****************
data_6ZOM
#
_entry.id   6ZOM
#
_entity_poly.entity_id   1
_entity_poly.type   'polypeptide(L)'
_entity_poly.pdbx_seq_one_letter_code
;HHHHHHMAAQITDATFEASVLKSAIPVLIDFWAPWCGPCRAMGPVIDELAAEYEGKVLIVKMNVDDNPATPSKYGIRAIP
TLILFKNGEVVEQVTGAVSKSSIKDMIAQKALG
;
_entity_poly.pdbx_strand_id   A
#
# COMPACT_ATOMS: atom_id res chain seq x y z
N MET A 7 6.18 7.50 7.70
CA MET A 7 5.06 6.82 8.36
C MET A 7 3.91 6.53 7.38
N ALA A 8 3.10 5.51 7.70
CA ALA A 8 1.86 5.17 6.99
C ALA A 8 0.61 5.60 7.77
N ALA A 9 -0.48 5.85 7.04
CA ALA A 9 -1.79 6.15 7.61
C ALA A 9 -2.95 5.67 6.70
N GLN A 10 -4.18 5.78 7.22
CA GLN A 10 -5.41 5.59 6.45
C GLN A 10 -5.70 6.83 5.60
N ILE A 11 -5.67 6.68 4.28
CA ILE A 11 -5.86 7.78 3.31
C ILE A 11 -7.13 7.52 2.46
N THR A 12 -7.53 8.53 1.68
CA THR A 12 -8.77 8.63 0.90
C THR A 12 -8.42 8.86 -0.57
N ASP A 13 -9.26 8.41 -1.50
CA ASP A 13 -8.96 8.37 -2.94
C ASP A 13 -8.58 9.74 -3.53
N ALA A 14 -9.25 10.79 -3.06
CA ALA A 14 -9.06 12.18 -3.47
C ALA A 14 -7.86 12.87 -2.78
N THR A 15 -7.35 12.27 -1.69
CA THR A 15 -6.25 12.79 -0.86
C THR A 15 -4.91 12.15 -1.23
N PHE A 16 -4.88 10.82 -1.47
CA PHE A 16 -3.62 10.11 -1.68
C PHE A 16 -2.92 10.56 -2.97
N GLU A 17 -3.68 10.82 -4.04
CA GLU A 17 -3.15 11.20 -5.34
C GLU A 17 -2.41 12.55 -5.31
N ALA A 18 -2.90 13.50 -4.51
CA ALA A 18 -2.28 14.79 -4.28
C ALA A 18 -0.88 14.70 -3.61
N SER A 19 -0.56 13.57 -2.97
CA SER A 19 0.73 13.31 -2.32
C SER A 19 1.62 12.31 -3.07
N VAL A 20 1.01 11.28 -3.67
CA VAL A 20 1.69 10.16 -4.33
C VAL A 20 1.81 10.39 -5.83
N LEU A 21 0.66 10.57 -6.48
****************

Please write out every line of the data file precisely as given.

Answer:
data_6ZOM
#
_entry.id   6ZOM
#
_entity_poly.entity_id   1
_entity_poly.type   'polypeptide(L)'
_entity_poly.pdbx_seq_one_letter_code
;HHHHHHMAAQITDATFEASVLKSAIPVLIDFWAPWCGPCRAMGPVIDELAAEYEGKVLIVKMNVDDNPATPSKYGIRAIP
TLILFKNGEVVEQVTGAVSKSSIKDMIAQKALG
;
_entity_poly.pdbx_strand_id   A
#
# COMPACT_ATOMS: atom_id res chain seq x y z
N MET A 7 6.18 7.50 7.70
CA MET A 7 5.06 6.82 8.36
C MET A 7 3.91 6.53 7.38
N ALA A 8 3.10 5.51 7.70
CA ALA A 8 1.86 5.17 6.99
C ALA A 8 0.61 5.60 7.77
N ALA A 9 -0.48 5.85 7.04
CA ALA A 9 -1.79 6.15 7.61
C ALA A 9 -2.95 5.67 6.70
N GLN A 10 -4.18 5.78 7.22
CA GLN A 10 -5.41 5.59 6.45
C GLN A 10 -5.70 6.83 5.60
N ILE A 11 -5.67 6.68 4.28
CA ILE A 11 -5.86 7.78 3.31
C ILE A 11 -7.13 7.52 2.46
N THR A 12 -7.53 8.53 1.68
CA THR A 12 -8.77 8.63 0.90
C THR A 12 -8.42 8.86 -0.57
N ASP A 13 -9.26 8.41 -1.50
CA ASP A 13 -8.96 8.37 -2.94
C ASP A 13 -8.58 9.74 -3.53
N ALA A 14 -9.25 10.79 -3.06
CA ALA A 14 -9.06 12.18 -3.47
C ALA A 14 -7.86 12.87 -2.78
N THR A 15 -7.35 12.27 -1.69
CA THR A 15 -6.25 12.79 -0.86
C THR A 15 -4.91 12.15 -1.23
N PHE A 16 -4.88 10.82 -1.47
CA PHE A 16 -3.62 10.11 -1.68
C PHE A 16 -2.92 10.56 -2.97
N GLU A 17 -3.68 10.82 -4.04
CA GLU A 17 -3.15 11.20 -5.34
C GLU A 17 -2.41 12.55 -5.31
N ALA A 18 -2.90 13.50 -4.51
CA ALA A 18 -2.28 14.79 -4.28
C ALA A 18 -0.88 14.70 -3.61
N SER A 19 -0.56 13.57 -2.97
CA SER A 19 0.73 13.31 -2.32
C SER A 19 1.62 12.31 -3.07
N VAL A 20 1.01 11.28 -3.67
CA VAL A 20 1.69 10.16 -4.33
C VAL A 20 1.81 10.39 -5.83
N LEU A 21 0.66 10.57 -6.48